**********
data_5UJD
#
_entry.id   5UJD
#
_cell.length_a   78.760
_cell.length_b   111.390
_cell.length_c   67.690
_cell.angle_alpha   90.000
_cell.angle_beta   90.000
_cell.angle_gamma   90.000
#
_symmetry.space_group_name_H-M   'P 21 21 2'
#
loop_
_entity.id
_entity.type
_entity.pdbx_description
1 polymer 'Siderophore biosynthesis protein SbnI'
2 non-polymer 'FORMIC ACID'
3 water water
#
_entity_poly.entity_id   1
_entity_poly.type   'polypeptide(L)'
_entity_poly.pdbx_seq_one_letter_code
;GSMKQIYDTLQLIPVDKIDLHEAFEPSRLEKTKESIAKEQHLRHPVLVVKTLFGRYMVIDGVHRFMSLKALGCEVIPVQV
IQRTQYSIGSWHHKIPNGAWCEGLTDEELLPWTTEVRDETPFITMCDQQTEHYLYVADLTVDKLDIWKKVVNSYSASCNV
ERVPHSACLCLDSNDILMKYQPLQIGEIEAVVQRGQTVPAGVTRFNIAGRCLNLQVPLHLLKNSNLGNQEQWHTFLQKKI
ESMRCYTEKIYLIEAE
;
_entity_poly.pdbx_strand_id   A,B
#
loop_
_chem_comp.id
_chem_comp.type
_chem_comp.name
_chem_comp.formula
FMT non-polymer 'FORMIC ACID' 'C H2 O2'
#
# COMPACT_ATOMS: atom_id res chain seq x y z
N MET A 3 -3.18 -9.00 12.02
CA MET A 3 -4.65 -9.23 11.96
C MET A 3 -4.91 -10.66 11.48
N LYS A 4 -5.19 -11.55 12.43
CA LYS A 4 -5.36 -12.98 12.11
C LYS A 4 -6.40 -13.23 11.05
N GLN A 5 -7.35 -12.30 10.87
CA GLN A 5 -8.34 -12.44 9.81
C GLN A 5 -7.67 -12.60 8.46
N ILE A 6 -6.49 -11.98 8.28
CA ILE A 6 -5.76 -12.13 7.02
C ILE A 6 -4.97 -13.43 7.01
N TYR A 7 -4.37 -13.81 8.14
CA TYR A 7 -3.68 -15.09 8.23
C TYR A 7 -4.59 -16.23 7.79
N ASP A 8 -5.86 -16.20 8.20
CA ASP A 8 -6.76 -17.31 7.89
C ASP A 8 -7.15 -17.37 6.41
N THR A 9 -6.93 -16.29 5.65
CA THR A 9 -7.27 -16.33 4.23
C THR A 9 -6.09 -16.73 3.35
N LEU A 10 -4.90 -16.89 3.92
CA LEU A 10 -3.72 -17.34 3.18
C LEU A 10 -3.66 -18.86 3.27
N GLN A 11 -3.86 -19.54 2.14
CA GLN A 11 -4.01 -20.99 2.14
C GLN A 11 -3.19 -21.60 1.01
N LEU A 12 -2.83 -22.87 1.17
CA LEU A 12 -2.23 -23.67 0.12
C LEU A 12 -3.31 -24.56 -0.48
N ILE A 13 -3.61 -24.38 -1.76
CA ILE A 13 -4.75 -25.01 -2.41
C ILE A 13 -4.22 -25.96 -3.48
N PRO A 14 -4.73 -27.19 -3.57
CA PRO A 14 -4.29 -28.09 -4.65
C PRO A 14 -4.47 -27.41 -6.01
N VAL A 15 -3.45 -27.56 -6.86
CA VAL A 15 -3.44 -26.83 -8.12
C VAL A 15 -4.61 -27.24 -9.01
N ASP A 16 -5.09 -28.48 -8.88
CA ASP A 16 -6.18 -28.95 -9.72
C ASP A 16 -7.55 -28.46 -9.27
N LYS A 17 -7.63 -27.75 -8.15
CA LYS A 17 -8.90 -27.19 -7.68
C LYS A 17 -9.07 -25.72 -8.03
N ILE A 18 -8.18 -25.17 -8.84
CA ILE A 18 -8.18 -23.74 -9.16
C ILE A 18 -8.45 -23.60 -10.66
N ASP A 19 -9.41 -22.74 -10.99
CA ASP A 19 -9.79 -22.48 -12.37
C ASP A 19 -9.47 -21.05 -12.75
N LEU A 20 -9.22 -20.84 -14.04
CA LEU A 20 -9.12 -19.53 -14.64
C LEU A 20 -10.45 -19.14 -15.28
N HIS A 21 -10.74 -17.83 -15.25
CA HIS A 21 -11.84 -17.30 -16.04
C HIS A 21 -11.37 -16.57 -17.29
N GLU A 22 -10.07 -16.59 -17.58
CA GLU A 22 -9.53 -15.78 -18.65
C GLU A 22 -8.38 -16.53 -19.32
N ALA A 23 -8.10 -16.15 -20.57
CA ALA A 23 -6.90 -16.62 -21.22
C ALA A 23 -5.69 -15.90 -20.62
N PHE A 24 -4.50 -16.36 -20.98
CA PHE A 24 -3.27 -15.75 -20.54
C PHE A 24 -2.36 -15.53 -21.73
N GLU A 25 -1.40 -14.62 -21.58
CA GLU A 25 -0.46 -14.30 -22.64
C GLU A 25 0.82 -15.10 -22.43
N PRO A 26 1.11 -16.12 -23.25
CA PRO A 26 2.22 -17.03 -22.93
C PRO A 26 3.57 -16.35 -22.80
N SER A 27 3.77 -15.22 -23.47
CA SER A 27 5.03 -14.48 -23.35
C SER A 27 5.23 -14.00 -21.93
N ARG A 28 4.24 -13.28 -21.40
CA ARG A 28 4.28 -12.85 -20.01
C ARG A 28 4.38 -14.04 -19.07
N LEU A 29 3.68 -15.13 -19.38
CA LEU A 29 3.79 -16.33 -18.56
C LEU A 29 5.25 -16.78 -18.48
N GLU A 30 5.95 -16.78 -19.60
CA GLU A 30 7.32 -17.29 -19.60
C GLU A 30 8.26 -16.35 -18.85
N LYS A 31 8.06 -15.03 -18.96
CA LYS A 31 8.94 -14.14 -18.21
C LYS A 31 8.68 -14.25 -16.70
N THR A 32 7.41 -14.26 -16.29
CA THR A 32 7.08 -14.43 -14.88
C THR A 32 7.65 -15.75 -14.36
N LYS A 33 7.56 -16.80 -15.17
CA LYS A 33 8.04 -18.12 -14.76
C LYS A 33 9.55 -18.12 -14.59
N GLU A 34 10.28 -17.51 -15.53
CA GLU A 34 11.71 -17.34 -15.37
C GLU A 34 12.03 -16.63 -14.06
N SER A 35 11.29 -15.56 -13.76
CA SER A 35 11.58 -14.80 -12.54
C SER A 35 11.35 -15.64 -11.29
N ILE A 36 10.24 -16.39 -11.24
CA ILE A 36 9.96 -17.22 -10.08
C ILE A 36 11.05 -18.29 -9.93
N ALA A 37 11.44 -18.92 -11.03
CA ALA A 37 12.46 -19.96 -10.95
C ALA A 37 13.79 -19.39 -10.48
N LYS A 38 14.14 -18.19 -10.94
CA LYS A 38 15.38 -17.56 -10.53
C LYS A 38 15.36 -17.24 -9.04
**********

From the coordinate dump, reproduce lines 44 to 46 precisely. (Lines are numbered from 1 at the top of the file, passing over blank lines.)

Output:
CA LYS A 4 -5.36 -12.98 12.11
C LYS A 4 -6.40 -13.23 11.05
N GLN A 5 -7.35 -12.30 10.87